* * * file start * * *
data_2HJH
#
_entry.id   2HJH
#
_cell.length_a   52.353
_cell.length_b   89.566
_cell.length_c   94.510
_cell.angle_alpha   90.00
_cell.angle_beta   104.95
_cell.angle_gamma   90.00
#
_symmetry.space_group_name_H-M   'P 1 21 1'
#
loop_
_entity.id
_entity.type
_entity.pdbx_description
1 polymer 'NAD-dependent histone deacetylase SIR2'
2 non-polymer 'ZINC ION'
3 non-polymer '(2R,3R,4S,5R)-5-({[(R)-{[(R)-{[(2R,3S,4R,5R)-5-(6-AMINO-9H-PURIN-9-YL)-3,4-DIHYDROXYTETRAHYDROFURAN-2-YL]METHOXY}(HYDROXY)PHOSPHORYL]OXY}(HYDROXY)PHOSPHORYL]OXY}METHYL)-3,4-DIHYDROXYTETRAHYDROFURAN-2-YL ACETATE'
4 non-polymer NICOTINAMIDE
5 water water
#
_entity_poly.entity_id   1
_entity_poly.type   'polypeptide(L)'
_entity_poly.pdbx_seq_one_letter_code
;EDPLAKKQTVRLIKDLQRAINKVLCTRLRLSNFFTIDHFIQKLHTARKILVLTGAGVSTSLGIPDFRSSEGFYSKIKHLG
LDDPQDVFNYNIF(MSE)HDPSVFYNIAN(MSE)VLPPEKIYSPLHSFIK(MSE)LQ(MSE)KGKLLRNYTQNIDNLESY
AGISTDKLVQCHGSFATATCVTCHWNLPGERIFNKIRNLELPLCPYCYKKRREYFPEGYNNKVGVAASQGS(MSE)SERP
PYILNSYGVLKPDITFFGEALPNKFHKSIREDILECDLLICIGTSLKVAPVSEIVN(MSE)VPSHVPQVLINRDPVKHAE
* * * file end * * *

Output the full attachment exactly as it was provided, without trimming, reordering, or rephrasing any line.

data_2HJH
#
_entry.id   2HJH
#
_cell.length_a   52.353
_cell.length_b   89.566
_cell.length_c   94.510
_cell.angle_alpha   90.00
_cell.angle_beta   104.95
_cell.angle_gamma   90.00
#
_symmetry.space_group_name_H-M   'P 1 21 1'
#
loop_
_entity.id
_entity.type
_entity.pdbx_description
1 polymer 'NAD-dependent histone deacetylase SIR2'
2 non-polymer 'ZINC ION'
3 non-polymer '(2R,3R,4S,5R)-5-({[(R)-{[(R)-{[(2R,3S,4R,5R)-5-(6-AMINO-9H-PURIN-9-YL)-3,4-DIHYDROXYTETRAHYDROFURAN-2-YL]METHOXY}(HYDROXY)PHOSPHORYL]OXY}(HYDROXY)PHOSPHORYL]OXY}METHYL)-3,4-DIHYDROXYTETRAHYDROFURAN-2-YL ACETATE'
4 non-polymer NICOTINAMIDE
5 water water
#
_entity_poly.entity_id   1
_entity_poly.type   'polypeptide(L)'
_entity_poly.pdbx_seq_one_letter_code
;EDPLAKKQTVRLIKDLQRAINKVLCTRLRLSNFFTIDHFIQKLHTARKILVLTGAGVSTSLGIPDFRSSEGFYSKIKHLG
LDDPQDVFNYNIF(MSE)HDPSVFYNIAN(MSE)VLPPEKIYSPLHSFIK(MSE)LQ(MSE)KGKLLRNYTQNIDNLESY
AGISTDKLVQCHGSFATATCVTCHWNLPGERIFNKIRNLELPLCPYCYKKRREYFPEGYNNKVGVAASQGS(MSE)SERP
PYILNSYGVLKPDITFFGEALPNKFHKSIREDILECDLLICIGTSLKVAPVSEIVN(MSE)VPSHVPQVLINRDPVKHAE